Dr. Doug Degenstein
Ph.D.Professor and Faculty Member in Physics & Engineering Physics
Dr. Doug Degenstein is a member of the Institute of Space and Atmospheric Studies (ISAS) at the University of Saskatchewan. Dr. Degenstein is the Principal Investigator of the satellite instrument Odin-OSIRIS, the Optical Spectrograph and InfraRed Imager System, funded by the Canadian Space Agency (CSA) and part of the Swedish-led Odin project that primarily investigates the ozone layer and its depletion. Dr. Degenstein has been involved with OSIRIS since 1993, working with original Principal Investigator Dr. Ted Llewellyn, Professor Emeritus with the Department of Physics and Engineering Physics.
- Dr. Degenstein’s early research involved aspects of a technique used to acquire ozone information from OSIRIS.
- Remote sensing of the atmosphere through optical means with a primary focus on satellite based optical instrumentation.
- Analysis of OSIRIS data for the purpose of studying the dynamics and photo-chemistry of the upper troposphere, the stratosphere and the mesosphere.
- Retrieval of atmospheric aerosol parameters through the investigation of their light scattering properties.
Dr. Adam Bourassa
Professor and Faculty Member in Physics & Engineering Physics
Dr. Adam Bourassa is a member of the Institute of Space and Atmospheric Studies (ISAS) at the University of Saskatchewan. Dr. Bourassa is the Deputy Principal Investigator of the satellite instrument Odin-OSIRIS and has been working with OSIRIS since 2001.
- Development of satellite based remote sensing measurement and inversion techniques that are able to probe the atmosphere globally, frequently and repetitively.
- Canadian Optical Spectrograph and InfraRed Imaging System (OSIRIS) satellite to globally measure the vertical structure of the atmosphere.
- Measurements and impacts of aerosols in the upper troposphere and stratosphere
- Development of radiative transfer modeling and inversion methods for these and other aerosols, including clouds, smoke and dust.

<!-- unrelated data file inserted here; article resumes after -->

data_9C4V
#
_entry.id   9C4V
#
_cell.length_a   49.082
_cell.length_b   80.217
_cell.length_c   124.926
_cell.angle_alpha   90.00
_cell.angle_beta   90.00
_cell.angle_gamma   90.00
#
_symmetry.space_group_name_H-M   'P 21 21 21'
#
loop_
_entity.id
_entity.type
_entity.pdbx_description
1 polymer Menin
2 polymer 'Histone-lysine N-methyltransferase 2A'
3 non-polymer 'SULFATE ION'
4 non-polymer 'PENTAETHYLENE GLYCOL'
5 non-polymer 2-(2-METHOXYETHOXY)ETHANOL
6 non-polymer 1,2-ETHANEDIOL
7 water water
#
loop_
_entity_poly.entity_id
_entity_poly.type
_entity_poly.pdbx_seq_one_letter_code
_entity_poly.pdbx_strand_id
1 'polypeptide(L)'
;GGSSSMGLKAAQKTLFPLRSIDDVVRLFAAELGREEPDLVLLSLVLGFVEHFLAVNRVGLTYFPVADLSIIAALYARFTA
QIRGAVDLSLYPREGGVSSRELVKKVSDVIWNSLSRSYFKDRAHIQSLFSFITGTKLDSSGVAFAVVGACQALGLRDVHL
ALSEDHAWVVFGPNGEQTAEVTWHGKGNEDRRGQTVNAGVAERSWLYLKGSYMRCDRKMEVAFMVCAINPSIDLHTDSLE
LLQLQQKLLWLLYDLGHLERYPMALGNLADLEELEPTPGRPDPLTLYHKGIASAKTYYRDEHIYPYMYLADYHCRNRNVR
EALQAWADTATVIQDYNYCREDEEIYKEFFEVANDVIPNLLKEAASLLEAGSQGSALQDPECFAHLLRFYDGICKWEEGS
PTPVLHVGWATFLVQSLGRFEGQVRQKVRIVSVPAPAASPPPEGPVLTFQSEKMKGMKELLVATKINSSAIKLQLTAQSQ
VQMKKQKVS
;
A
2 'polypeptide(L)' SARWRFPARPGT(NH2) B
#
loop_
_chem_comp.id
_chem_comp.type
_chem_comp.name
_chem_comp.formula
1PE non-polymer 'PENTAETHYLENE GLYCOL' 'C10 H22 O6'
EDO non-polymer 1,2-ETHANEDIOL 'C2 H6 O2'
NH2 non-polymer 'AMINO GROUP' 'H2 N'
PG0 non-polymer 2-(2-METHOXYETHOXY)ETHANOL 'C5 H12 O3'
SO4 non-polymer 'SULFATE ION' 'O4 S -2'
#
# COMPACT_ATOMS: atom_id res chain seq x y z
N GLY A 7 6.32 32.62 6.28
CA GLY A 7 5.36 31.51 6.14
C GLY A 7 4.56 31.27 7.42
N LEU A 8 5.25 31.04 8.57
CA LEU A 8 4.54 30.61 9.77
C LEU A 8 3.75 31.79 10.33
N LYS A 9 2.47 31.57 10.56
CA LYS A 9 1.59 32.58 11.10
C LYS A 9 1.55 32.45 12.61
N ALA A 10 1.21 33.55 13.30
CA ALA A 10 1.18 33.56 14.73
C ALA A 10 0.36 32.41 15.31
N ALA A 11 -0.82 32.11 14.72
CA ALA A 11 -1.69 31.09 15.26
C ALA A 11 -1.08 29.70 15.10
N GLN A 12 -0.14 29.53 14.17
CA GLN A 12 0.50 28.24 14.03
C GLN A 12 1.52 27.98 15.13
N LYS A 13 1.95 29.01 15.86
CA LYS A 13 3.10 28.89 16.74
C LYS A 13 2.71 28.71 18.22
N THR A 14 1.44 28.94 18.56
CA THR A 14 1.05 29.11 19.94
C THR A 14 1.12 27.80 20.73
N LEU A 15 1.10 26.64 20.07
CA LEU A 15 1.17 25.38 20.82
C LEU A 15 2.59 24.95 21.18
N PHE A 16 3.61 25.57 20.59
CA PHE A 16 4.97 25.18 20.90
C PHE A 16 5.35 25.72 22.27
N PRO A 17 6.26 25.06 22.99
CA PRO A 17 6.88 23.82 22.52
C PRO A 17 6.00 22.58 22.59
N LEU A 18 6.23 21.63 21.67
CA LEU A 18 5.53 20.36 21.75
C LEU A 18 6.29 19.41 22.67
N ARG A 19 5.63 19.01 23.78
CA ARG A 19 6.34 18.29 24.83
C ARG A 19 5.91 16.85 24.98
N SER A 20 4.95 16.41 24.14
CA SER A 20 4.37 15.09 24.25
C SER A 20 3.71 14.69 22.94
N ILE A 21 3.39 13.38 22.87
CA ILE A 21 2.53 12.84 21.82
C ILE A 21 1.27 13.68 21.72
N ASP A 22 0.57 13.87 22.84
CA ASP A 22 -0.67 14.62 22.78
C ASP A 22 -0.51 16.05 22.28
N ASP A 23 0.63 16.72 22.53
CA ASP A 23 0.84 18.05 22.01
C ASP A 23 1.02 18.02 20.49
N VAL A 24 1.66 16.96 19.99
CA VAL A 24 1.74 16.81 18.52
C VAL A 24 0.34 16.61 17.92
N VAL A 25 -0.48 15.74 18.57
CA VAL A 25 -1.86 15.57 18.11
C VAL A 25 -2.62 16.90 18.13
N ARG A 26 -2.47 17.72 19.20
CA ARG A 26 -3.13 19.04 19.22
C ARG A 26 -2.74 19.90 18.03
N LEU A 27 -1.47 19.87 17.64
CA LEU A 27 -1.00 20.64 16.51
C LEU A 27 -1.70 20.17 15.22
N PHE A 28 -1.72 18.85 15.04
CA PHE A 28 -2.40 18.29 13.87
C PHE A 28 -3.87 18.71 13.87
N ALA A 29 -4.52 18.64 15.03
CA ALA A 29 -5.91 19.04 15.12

- Understanding the radiative and chemical effects of these aerosols in the study of long term atmospheric trends required for further understanding of the Earth's climate system.
- Development of designs for future optical instrumentation for sub-orbital and space-based remote sensing missions.
Dr. Ted Llewellyn
Ph.D., F.R.S.C., D.Sc.
Professor Emeritus in Physics & Engineering Physics
Dr. Llewellyn, FRSC, was head of the InfraRed Group in the Institute of Space and Atmospheric Studies at the University of Saskatchewan. He was also the Principal Investigator for the Odin-OSIRIS instrument. Dr. Llewellyn's research specialization and expertise is in optical aeronomy, with particular emphasis on the use of airglow emissions to derive atmospheric state parameters, and on the interaction of spacecraft in low Earth orbit with the atmosphere. He was a co-Investigator for the WINDII instrument on the UARS spacecraft. He was a co-discoverer (with Drs. W.F.J. Evans, D.M. Hunten and A. Vallance Jones) of the upper ozone layer; together with Drs. R.G.H. Greer, G. Witt, J. Stegman and B.H. Solheim he developed the idea that both the oxygen green line and the low energy molecular oxygen states are excited by energy transfer. Together with Dr. I.C. McDade he has developed a set of mechanistic rate constants that can describe the airglow excitation of oxygen. He has also developed, with Dr. McDade, a new description of the processes controlling the collisional relaxation of vibrationally excited OH. Another aspect of that collaboration has been the development of a tomographic analysis system that can improve our understanding of airglow distributions.